What to Know
Students at Benjamin Franklin Elementary School have correctly predicted every president in the last seven election cycles
The school predicted Richard Nixon's presidency in 1968
Hillary Clinton won the school's popular vote with 52 percent
They may not be old enough to legally vote, but age hasn't stopped students at a Westchester elementary school from predicting history.
The children have a serious legacy to uphold at Benjamin Franklin Elementary School in Yorktown Heights. Students correctly predicted Richard Nixon would be president in 1968, and the school hasn't been wrong on a presidential election since.
"Our whole staff is a little nervous," said Principal Patricia Moore. "We are a good predictor [of who will win the presidential election]."
Teachers explained the electoral process to students, which hasn't been easy during a campaign season that has been crude and wrought with scandal. Instead of focusing on candidates, students were asked about traits that qualify a candidate as a good president.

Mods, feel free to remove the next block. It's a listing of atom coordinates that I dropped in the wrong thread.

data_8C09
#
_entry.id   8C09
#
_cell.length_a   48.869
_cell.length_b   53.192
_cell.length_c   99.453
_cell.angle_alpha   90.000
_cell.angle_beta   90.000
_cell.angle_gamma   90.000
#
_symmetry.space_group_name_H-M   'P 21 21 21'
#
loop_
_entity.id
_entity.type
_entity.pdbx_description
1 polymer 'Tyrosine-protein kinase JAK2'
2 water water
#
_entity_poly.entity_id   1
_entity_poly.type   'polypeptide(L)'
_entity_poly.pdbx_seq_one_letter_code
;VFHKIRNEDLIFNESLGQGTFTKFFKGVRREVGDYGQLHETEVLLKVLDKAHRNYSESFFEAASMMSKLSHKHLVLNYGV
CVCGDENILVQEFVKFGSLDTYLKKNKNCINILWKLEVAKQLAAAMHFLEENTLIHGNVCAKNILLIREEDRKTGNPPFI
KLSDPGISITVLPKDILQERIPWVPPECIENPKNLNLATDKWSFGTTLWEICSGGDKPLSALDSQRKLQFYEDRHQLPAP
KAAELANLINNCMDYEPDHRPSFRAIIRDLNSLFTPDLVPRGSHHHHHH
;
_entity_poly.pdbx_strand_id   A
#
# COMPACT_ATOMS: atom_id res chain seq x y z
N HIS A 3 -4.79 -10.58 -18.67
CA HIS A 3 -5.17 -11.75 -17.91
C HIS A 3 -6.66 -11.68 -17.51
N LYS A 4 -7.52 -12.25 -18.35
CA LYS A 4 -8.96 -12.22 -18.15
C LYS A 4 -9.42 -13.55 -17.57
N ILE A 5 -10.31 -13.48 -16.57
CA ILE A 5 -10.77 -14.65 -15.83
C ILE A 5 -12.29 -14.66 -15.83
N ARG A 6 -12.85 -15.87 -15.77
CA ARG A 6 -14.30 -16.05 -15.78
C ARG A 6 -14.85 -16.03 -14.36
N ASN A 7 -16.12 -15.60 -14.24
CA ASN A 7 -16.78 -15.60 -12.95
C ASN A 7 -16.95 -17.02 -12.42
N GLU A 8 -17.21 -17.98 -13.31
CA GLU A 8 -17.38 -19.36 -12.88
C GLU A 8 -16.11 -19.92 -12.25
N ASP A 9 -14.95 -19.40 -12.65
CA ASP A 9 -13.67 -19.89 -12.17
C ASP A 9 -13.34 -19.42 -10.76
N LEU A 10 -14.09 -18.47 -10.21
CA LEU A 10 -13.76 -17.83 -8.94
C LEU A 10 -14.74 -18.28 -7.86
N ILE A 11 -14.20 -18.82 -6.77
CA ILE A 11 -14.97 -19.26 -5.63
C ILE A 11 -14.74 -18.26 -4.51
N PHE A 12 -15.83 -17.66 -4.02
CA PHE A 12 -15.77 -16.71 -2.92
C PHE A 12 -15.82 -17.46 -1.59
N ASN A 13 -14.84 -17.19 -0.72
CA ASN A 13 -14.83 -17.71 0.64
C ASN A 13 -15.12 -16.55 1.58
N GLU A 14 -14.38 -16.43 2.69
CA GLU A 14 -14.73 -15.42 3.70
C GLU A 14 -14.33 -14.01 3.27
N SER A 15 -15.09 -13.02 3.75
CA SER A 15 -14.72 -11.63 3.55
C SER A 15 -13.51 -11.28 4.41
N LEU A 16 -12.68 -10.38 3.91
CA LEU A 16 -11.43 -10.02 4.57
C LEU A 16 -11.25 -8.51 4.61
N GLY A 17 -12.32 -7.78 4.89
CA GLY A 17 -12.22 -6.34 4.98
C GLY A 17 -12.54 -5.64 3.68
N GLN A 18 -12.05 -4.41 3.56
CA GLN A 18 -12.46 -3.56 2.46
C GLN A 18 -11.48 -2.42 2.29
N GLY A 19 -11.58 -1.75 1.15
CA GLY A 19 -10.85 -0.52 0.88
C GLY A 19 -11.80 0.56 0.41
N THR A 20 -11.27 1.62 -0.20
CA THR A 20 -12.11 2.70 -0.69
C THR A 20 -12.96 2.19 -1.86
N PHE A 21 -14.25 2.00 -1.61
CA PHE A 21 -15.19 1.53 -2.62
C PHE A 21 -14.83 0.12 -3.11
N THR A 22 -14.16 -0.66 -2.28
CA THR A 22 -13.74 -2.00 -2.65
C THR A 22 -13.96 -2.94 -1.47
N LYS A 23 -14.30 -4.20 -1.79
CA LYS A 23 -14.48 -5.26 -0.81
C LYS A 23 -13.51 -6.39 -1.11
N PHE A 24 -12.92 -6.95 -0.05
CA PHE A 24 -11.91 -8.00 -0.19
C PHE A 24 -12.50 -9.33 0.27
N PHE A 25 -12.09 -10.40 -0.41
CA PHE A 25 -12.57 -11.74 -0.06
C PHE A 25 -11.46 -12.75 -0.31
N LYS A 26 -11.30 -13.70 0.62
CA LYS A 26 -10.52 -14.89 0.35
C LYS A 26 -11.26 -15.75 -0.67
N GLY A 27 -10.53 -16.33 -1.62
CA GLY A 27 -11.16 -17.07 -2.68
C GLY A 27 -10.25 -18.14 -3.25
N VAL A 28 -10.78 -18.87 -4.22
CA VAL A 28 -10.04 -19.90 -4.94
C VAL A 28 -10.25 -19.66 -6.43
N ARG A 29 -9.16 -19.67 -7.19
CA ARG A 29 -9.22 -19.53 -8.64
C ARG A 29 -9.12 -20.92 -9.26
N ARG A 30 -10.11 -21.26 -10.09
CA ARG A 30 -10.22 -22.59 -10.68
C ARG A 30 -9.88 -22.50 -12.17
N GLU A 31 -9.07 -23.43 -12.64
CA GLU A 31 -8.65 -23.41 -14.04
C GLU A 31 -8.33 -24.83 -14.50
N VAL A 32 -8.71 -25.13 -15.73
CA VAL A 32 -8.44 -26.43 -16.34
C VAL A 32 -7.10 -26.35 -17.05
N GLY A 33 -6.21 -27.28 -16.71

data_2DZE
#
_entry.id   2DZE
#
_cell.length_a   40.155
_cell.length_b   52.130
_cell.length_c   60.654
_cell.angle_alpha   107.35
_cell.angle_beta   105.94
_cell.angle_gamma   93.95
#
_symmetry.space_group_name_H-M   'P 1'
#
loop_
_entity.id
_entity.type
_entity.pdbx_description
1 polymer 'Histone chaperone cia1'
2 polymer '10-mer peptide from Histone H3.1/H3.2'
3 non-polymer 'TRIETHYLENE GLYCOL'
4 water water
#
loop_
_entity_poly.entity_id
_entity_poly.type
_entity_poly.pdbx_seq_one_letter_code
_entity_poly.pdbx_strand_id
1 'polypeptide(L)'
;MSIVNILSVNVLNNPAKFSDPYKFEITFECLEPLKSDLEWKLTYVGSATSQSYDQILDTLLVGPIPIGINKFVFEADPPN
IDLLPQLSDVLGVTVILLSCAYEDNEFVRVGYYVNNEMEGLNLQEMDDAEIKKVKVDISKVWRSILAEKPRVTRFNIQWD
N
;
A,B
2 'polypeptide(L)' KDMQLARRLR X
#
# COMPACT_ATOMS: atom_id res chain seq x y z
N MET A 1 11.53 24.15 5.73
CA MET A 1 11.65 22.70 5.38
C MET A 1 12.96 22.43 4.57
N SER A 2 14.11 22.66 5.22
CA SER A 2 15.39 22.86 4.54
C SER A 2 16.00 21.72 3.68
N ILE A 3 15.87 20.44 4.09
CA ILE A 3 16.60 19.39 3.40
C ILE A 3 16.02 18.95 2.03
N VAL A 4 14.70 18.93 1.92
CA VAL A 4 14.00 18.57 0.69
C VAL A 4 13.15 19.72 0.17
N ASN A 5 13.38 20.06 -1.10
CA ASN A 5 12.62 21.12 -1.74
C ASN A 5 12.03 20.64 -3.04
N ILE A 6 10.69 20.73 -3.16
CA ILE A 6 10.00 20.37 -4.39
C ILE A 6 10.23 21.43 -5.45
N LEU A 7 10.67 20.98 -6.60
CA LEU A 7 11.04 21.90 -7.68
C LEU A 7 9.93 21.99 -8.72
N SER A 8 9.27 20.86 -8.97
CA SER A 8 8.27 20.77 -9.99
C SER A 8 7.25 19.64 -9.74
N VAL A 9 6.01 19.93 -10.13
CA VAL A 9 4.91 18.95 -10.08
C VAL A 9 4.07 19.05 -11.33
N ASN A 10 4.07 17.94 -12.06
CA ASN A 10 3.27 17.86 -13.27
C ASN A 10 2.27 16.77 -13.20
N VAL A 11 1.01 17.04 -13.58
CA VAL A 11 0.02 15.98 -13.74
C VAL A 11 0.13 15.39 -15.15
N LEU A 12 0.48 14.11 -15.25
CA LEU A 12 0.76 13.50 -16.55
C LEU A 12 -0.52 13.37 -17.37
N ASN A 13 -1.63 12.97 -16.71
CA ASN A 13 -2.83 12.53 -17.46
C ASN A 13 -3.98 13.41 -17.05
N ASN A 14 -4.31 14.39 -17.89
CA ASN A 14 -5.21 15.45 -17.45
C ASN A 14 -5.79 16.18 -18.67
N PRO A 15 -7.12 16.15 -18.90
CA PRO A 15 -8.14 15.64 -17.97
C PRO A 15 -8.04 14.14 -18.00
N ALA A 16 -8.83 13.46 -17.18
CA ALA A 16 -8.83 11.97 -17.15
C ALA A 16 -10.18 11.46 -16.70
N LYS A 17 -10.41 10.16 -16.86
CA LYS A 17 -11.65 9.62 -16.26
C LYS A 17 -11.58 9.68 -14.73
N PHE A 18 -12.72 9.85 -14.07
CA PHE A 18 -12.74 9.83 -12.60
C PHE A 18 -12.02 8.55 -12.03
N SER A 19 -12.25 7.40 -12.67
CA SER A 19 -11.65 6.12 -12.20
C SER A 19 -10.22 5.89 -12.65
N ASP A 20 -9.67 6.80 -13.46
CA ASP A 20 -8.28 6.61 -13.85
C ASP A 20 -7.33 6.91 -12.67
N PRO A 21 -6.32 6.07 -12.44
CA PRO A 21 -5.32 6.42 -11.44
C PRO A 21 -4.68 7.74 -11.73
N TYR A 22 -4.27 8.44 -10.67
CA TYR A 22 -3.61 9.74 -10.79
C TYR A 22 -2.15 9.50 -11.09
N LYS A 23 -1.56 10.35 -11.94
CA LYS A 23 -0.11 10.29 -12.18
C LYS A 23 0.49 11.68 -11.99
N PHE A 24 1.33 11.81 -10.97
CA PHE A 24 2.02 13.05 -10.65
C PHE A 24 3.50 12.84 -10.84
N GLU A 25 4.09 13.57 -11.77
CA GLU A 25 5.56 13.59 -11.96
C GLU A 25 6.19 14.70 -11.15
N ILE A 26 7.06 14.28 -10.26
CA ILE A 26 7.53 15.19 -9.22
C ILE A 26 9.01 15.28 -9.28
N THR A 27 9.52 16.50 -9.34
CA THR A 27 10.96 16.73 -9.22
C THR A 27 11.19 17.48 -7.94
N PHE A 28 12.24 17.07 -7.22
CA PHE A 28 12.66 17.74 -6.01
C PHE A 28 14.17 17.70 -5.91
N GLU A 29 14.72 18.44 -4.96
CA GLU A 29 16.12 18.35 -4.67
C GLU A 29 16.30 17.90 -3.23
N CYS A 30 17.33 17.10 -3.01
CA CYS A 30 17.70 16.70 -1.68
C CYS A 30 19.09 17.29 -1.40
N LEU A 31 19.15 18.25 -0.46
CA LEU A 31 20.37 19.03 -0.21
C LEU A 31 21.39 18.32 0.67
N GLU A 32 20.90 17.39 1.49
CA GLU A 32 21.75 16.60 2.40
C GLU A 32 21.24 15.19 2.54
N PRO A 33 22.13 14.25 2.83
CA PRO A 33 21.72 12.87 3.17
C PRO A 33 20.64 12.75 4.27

"We have been trying to stay away from the candidates and really talk to them about the process of what's happening and preparing them for their roles as voters as well," said teacher Danielle Stiehl.
Children lined up single file inside an election-themed classroom, complete with patriotic fan drapery and a string of American flags dangling above a blue-curtained voting booth. Inside the booth, a teacher assisted students with voting by instructing them to pull a lever in the direction of their choice.
At the end of the day, students eagerly sat inside the auditorium for an announcement of the election results. Hillary Clinton won the popular vote with 52 percent — according to the kids.
The auditorium erupted into wild screams.
Whether the children of Ben Franklin Elementary get this year's president right or not, each voter is left with the feeling that regardless of the results, their ballot certainly counts.
"I learned that it counts when you vote," said 11-year-old Brian Schiller. "Everyone deserves to have a chance to vote."